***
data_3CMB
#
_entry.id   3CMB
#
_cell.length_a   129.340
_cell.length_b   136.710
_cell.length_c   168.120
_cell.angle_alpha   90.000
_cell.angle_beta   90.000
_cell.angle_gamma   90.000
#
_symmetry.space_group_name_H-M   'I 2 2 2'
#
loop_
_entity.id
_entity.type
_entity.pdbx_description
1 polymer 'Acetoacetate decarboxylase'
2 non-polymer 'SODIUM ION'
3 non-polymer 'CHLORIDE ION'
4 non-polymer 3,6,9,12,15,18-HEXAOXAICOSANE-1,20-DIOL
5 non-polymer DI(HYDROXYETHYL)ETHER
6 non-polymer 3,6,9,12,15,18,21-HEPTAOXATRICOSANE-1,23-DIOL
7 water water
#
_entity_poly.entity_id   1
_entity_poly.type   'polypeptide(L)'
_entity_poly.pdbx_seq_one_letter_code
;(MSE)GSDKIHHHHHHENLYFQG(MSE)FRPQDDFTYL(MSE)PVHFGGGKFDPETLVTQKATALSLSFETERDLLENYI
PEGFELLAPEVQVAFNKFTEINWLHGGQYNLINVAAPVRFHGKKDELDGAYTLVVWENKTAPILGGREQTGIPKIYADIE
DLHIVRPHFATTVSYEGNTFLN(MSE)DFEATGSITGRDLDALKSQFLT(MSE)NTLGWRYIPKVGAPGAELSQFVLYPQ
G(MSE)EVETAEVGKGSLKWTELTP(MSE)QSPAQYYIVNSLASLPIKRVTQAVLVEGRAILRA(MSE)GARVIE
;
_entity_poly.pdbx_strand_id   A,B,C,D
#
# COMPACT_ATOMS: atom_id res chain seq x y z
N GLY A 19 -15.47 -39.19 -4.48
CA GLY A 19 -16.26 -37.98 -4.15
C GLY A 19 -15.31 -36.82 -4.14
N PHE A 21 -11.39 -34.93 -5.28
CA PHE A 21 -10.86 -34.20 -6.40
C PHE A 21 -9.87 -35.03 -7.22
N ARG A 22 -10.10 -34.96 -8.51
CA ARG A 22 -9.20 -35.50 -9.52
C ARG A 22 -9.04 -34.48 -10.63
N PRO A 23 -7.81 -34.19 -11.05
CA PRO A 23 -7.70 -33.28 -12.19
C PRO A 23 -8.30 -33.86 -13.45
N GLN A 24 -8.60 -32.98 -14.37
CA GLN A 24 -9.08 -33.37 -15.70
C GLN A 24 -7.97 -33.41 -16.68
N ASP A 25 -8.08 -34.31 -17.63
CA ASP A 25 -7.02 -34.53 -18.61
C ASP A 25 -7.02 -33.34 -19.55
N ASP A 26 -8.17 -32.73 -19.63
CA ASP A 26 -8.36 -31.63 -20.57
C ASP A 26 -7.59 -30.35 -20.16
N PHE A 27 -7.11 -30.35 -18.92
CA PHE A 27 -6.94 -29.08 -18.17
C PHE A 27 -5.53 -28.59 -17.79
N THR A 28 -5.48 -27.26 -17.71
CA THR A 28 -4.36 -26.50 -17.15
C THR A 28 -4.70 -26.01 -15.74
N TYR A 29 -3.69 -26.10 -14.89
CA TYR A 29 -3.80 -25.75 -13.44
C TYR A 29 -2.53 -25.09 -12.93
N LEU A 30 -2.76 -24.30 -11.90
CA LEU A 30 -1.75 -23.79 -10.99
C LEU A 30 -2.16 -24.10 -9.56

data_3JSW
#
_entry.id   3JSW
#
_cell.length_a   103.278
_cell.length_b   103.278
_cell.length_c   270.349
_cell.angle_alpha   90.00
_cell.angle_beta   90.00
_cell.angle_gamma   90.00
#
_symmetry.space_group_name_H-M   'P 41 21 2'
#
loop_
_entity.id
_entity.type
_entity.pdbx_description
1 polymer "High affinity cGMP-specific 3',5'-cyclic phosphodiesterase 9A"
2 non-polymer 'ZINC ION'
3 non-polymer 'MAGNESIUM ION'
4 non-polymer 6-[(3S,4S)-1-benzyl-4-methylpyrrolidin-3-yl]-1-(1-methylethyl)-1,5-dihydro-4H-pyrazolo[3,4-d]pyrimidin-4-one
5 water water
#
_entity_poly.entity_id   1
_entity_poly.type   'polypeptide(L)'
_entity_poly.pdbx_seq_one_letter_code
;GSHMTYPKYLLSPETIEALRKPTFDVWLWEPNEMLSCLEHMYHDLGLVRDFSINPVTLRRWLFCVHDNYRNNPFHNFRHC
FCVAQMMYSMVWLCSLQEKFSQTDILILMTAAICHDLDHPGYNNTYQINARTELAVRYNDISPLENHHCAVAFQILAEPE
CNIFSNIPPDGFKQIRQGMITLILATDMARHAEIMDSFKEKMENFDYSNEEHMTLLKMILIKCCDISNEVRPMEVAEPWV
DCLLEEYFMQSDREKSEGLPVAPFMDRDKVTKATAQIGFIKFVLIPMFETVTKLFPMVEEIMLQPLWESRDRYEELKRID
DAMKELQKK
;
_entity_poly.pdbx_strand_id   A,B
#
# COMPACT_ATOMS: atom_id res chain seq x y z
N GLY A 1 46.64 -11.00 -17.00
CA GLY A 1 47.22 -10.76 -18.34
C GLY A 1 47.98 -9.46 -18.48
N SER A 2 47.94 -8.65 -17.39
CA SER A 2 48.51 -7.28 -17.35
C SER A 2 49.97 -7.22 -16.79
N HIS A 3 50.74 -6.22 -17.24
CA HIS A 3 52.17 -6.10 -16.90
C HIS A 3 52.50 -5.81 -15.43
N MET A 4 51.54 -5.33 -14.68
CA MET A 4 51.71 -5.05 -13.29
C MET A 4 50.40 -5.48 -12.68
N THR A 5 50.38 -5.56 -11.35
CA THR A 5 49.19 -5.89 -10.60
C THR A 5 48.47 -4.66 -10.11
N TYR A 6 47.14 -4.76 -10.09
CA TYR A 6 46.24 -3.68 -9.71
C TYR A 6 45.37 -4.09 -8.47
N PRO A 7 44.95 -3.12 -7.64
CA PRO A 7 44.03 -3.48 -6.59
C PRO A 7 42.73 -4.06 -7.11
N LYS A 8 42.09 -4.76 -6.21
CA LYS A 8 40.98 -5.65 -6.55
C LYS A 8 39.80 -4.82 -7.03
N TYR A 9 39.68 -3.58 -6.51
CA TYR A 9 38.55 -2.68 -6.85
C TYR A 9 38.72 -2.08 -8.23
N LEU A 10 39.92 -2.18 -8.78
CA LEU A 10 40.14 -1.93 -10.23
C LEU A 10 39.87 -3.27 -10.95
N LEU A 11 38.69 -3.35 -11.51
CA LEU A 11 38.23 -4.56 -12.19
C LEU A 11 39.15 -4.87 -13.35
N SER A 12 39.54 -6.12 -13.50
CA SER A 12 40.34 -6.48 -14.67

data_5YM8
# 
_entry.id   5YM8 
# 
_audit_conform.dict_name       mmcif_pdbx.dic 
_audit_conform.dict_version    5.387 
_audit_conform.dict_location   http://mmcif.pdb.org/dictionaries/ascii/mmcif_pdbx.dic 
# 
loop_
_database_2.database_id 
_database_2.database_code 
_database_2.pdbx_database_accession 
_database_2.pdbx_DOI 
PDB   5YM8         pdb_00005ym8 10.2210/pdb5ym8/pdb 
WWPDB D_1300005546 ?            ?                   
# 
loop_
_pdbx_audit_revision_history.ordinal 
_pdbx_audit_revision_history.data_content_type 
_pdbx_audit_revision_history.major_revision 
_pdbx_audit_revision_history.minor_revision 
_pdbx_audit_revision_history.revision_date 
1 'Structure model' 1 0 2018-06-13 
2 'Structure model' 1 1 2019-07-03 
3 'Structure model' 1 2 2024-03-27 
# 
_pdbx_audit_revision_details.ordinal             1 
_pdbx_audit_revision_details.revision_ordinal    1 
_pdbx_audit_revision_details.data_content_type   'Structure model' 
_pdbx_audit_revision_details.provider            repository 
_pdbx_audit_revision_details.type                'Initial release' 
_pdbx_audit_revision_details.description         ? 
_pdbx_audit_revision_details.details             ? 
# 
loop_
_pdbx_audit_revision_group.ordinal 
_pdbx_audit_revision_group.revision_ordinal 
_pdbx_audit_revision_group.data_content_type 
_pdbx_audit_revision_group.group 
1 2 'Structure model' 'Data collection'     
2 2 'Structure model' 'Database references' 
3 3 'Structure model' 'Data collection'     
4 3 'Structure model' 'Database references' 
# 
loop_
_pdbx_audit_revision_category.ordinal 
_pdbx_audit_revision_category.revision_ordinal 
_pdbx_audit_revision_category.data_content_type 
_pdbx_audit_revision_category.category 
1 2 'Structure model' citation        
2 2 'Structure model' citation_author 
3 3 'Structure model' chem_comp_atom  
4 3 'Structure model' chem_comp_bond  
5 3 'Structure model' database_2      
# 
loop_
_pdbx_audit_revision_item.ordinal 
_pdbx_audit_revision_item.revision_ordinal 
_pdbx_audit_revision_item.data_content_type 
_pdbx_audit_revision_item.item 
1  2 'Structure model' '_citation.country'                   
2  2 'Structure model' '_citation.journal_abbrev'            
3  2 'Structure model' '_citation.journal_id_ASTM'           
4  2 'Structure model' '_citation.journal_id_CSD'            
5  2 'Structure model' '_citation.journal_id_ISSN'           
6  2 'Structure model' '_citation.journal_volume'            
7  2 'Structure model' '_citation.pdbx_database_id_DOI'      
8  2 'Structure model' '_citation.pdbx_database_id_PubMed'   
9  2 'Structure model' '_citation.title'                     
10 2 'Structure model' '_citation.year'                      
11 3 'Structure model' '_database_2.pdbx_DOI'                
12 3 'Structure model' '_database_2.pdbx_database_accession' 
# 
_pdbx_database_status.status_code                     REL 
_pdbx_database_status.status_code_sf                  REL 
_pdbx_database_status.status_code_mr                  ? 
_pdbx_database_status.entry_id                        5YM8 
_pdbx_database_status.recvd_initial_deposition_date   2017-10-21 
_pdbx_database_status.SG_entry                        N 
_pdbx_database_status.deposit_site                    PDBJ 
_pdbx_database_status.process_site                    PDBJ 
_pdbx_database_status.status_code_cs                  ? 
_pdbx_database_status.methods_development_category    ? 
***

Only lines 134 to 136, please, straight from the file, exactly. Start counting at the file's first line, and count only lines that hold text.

C LEU A 10 39.87 -3.27 -10.95
N LEU A 11 38.69 -3.35 -11.51
CA LEU A 11 38.23 -4.56 -12.19